43rd and SE Belmont, PDX
I can never visit Portland without a visit to some food carts. Food carts have become one of the main attractions of the city for visiting foodies. With over 400 carts throughout the city, there is something for everyone, from vegan to carnivore, Thai to Scandanavian, and everything in between. 

This visit I wanted to visit a food pod in a residential neighborhood. If you've read my article, Mobile Food Pods Revitalize Neighborhoods, then you know that I had already researched this topic from afar. I had not actually visited any of the pods in a residential area though, only downtown. I agreed to meet my friend, Brett, at the pod at 43rd and SE Belmont.

Brett is the Portland food cart expert. You've probably seen him on Eat St. and other shows about food trucks and carts. His website is foodcartsportland.com and he's probably eaten at every cart in the city. We met up to talk about nationwide cart/truck issues while I checked out a couple of the carts.

The beauty and the danger of fried rice is that you can use whatever leftovers you have in the kitchen. I say danger because my mom once got food poisoning from eating fried rice when we were in Asia. Lesson learned - only order steamed rice when you are overseas.

This recipe took care of two problems for me. I wanted to try this kimchi fried rice that everyone was talking about and I wanted to use leftover turkey from my Whole Foods Holiday Meal leftovers. I had half a turkey left and just little old me. I also didn't want to suffer the typical leftover turkey fair of repeatedly eating the same meal over and over until it's gone. I wanted something different! (As an aside, my family's traditional leftover turkey meal is turkey tettrazini, which I crockpotted earlier this year.)

In my frig were the two jars of kimchi that I had made about three weeks ago. Here was my chance to actually use the stuff. The result is a very different Korean fried rice with the chili paste as the major flavoring in contrast to the soy sauce Chinese fried rice or the fish sauce Thai fried rice. Because it uses chili paste, it has more bite to it. And because kimchi is cabbage, you take care of the crunchy vegetable component.

Leftover Turkey (or whatever else you got) Kimchi Fried Rice

Note that I add a spread of ingredients so you can go low if you like less of an ingredient or high if you like more.

1 T vegetable oil
3-4 green onions, chopped
1/2 medium onion, chopped
1/2 - 1 cup kimchi, you may need to chop it down to smaller pieces
2-3 cups cooked rice
1 T chili paste
1 T sesame oil
1/2 - 1 cup cooked turkey, chopped
1 egg

In a large skillet over medium heat, heat oil til hot. Add onions and green onions and cook until the onion is transluscent. Add kimchi and rice. Toss everything together to mix well. Add in chili paste and sesame. Mix thoroughly. Add turkey and toss to mix everything together.  Let mixture cook a bit so that the bottom layer gets a bit crunchy, about 5 minutes. Toss again. Make a small whole amongst the rice and break in an egg. Cover the pan with a lid and let the steam cook the egg until the white is set, but the yolk is not completely cooked, about 3 minutes. Uncover and serve immediately.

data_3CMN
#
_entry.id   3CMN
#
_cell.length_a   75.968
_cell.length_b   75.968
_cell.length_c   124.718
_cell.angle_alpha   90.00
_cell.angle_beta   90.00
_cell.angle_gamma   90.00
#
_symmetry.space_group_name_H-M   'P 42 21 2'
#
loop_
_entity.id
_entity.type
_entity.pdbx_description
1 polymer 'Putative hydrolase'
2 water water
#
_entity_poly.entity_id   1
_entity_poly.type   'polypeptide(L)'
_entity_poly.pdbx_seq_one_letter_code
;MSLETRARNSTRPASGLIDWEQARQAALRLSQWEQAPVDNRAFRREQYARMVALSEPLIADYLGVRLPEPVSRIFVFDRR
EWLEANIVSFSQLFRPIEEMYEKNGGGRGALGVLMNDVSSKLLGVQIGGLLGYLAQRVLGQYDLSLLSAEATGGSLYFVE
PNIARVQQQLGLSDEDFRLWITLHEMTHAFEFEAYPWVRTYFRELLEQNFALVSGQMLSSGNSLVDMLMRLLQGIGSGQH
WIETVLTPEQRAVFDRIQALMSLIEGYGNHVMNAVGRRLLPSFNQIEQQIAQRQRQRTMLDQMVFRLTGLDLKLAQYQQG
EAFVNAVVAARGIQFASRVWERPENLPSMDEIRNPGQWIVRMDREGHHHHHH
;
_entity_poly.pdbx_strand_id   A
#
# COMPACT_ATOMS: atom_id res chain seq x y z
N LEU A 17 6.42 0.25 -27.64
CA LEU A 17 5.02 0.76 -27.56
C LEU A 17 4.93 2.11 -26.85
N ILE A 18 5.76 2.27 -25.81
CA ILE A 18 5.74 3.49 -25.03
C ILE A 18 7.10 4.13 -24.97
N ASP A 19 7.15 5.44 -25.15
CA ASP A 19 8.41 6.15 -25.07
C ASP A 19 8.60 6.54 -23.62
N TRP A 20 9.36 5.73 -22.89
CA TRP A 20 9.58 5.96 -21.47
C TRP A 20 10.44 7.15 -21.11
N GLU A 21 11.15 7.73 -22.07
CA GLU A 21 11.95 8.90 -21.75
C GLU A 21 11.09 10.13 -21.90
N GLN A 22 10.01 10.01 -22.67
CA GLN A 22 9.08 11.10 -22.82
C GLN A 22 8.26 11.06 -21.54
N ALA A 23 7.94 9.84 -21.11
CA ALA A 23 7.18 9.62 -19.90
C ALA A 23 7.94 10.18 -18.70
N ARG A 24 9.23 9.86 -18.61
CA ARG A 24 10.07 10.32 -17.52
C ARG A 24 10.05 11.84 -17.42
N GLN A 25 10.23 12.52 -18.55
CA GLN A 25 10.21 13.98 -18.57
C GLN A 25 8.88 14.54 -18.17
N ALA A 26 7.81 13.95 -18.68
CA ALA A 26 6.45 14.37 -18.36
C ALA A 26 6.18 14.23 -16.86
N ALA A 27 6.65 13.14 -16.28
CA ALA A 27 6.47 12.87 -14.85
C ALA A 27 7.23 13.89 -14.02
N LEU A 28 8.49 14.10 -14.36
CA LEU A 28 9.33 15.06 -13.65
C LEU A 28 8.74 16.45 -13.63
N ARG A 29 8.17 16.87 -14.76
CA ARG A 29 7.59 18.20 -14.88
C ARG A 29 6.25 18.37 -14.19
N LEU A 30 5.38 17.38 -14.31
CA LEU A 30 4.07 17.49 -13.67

I love food and yet there are still a lot of foods that I'm coming into late into life. Some I've posted about before. Things like squash and figs were items that I didn't grow up with and so I had no experiences to draw from. Some things were just plain stubborness. Like sushi. I only learned to eat it about seven years ago because I had the typical naive aversion to the idea of eating raw fish. Another is jalapeno peppers. I was afraid of them, I guess, until I cut one up in a burrito and realized that it added so much more flavor and heat. That was about 15 years ago. Or even being as silly as to not putting a flavoring into my hot chocolate. Now I can't stand hot chocolate plain, I have to have some sort of additional flavor added to it.

Kimchi was one of those scary foods. After all, it's fermented cabbage with a reputation for being spicy. Don't get me wrong. I love spicy foods. Yet, here I was having a stubborn obstinance to trying this strange looking concoction of hot cabbage.

The one and only time I had a grocery store prepared holiday meal was about 15 years ago. My parents rented a cabin in Tahoe for Christmas and so we couldn't be bothered with cooking up things from scratch with limited cooking equipment. We went to XXX grocery and picked up a turkey dinner with all the fixings packed into Styrofoam containers. The mashed potatoes were a gummy puree and the rest of the meal was just an unmemorable.

I appreciate the working relationship I have with the Sacramento Whole Foods stores. Thanks to them, we were able to pull off SactoMoFo last April and now they are helping me get the Sacramento Food Film Festival going for next March. When they offered me a Whole Foods Holiday Meal sampler, I took them up on it and hosted a small dinner party last night to try out the dishes. I had high expectations for Whole Foods and they did not disappoint. Now I know I can, if necessary, reach out to them for a quality holiday meal.

There are a variety of Whole Foods holiday meal selections available. 
Some of the options are:

Intimate Goose Holiday Dinner - Pitman Farms, free-range geese

Cleaning up my archives, I found this old post (2008) and decided to repost because I had forgotten about it and need to remake them myself. I love looking at other food blogs and discovering new things. I stumbled across hoddeoks at My Korean Kitchen. Hoddeoks are Korean street food, pancakes with a brown sugar/cinnamon filling. They looked interesting and easy, so I figured I'd give them a try. Tips for next time: more filling, try chocolate shavings.

Ingredients for 6 pancakes

* All purpose white flour - 1¼ cups
* Salt - 1/4 tsp
* Milk - 90 ml (6 tbsp)

Fermented yeast water (mix these well in bowl 1)

* Warm water (40℃) - 45 ml (3 tbsp)
* White sugar - 1/4 tsp
* Dry yeast- 1/4 tsp

Stuffing (mix these well in bowl 2)

* Cinnamon powder - 1/4 tsp
* Crushed walnuts- 2 tbsp (you can use peanuts instead, but I prefer walnuts)
* Dark brown sugar - 90 ml (6 tbsp)